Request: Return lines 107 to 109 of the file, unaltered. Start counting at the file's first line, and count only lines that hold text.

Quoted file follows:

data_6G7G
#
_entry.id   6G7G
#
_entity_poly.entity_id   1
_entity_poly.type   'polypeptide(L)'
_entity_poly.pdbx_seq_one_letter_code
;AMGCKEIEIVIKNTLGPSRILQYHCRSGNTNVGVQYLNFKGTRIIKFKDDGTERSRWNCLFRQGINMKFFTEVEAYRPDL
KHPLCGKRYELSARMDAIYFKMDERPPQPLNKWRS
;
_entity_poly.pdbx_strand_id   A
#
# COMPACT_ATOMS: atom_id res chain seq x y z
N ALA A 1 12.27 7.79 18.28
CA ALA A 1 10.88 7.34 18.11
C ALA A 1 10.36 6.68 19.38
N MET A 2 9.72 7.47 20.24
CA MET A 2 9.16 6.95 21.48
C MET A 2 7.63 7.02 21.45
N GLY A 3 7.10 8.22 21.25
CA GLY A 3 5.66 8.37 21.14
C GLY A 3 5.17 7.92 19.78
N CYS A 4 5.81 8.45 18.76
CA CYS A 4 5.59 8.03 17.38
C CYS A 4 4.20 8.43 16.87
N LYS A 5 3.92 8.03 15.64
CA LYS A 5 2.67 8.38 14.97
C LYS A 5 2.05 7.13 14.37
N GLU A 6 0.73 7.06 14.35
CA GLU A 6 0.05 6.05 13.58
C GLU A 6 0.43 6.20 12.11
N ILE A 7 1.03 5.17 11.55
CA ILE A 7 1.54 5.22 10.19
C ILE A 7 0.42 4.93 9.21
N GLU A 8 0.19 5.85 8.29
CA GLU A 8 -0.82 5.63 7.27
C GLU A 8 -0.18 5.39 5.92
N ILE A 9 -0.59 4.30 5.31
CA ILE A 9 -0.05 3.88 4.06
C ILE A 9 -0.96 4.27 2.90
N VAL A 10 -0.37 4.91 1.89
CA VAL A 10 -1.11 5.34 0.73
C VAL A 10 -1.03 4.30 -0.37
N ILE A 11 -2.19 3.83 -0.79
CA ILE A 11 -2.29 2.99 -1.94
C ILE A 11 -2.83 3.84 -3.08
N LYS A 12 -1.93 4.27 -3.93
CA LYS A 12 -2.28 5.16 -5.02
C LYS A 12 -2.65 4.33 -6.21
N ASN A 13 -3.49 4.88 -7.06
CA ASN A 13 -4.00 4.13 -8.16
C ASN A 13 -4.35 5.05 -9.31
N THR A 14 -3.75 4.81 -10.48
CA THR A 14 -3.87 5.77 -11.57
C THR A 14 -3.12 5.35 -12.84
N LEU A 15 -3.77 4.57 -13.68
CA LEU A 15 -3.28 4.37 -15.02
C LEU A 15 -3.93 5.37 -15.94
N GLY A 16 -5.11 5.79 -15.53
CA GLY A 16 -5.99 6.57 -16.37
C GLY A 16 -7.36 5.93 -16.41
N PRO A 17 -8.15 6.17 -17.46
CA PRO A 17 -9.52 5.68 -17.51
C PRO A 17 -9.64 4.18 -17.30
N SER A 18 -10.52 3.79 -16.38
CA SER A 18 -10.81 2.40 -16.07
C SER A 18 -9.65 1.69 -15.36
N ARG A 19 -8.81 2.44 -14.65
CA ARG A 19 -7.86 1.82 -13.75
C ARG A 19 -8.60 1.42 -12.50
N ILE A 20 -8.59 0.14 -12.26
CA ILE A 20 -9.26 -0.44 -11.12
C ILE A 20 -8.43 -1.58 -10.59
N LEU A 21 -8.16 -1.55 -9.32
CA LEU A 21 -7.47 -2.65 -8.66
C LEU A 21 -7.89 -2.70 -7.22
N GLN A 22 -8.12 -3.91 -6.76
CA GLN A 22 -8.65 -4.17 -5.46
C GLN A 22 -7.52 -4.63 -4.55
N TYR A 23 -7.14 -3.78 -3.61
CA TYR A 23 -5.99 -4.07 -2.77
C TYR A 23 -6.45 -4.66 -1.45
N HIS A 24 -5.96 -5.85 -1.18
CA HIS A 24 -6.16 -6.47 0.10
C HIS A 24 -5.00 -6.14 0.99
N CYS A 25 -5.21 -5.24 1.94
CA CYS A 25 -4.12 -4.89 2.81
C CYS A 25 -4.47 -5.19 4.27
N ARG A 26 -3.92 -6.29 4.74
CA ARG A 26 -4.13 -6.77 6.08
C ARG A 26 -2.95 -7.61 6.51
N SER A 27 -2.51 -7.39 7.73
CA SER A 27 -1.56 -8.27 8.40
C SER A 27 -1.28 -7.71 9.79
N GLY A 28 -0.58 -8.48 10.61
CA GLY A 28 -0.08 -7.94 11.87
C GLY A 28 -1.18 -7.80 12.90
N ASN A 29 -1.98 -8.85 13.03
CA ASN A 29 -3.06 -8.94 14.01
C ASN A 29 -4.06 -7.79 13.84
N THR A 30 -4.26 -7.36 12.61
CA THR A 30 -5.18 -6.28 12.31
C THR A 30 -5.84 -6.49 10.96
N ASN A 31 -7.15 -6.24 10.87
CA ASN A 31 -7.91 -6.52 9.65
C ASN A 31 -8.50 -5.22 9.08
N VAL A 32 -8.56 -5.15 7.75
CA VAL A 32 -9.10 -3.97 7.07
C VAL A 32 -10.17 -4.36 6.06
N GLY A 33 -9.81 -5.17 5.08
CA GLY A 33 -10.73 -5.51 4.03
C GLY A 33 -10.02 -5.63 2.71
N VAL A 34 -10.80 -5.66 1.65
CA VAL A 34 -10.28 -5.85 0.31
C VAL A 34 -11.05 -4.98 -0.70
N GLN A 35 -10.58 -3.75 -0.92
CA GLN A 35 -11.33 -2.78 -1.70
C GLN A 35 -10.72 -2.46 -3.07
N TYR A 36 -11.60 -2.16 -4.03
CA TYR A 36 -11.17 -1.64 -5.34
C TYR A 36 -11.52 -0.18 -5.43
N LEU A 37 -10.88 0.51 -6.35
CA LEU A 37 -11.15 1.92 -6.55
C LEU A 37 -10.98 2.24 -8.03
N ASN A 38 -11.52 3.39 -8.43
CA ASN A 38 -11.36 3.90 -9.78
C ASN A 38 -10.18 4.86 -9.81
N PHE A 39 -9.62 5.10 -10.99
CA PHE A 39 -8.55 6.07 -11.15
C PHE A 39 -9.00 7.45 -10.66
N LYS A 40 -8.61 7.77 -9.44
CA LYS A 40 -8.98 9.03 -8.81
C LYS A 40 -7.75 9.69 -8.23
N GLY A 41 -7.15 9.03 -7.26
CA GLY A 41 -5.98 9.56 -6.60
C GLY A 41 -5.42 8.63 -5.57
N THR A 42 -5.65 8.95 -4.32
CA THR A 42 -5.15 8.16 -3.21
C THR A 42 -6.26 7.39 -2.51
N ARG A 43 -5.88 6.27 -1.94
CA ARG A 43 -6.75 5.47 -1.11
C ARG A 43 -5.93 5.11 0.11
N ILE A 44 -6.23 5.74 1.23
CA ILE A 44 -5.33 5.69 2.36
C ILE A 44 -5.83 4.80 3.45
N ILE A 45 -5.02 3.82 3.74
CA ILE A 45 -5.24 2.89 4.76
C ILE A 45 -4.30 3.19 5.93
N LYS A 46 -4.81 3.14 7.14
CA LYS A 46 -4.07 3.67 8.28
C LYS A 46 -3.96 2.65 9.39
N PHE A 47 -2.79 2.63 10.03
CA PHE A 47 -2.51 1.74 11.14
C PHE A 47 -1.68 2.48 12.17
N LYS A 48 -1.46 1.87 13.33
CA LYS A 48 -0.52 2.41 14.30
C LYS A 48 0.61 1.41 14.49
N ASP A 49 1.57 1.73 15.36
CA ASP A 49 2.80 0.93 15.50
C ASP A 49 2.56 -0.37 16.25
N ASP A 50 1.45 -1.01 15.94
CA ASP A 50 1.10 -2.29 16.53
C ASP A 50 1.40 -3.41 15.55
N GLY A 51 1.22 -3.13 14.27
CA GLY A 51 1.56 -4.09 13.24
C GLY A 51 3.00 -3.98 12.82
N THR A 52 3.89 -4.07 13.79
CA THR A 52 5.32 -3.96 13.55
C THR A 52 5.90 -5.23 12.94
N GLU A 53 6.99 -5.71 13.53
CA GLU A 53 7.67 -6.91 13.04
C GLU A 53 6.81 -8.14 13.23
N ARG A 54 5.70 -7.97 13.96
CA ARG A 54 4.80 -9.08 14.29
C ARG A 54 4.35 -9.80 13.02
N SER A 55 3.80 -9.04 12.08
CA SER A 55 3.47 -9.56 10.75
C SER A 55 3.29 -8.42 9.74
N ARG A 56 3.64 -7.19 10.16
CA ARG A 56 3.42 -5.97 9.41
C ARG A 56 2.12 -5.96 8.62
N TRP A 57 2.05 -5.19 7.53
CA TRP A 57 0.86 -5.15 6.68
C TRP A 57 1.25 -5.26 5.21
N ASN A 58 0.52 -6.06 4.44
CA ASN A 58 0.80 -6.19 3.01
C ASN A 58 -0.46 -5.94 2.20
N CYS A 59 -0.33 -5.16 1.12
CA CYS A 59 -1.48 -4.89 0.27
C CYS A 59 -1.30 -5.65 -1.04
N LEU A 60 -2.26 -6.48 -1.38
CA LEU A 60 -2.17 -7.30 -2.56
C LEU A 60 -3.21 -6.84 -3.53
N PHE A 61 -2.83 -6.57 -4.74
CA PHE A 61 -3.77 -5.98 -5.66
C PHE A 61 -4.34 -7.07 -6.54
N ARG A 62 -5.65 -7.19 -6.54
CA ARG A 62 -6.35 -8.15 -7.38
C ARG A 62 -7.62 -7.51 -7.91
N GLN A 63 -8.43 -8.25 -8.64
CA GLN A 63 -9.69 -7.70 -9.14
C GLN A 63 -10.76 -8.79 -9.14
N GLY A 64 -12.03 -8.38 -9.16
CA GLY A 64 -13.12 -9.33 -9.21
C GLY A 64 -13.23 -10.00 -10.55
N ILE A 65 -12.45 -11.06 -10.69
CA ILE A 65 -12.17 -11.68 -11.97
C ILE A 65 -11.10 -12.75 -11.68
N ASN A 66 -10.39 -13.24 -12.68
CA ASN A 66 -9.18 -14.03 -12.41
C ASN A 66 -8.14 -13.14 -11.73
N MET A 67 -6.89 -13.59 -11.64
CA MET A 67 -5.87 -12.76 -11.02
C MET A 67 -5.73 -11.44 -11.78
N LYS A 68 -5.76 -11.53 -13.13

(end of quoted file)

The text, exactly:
N VAL A 32 -8.56 -5.15 7.75
CA VAL A 32 -9.10 -3.97 7.07
C VAL A 32 -10.17 -4.36 6.06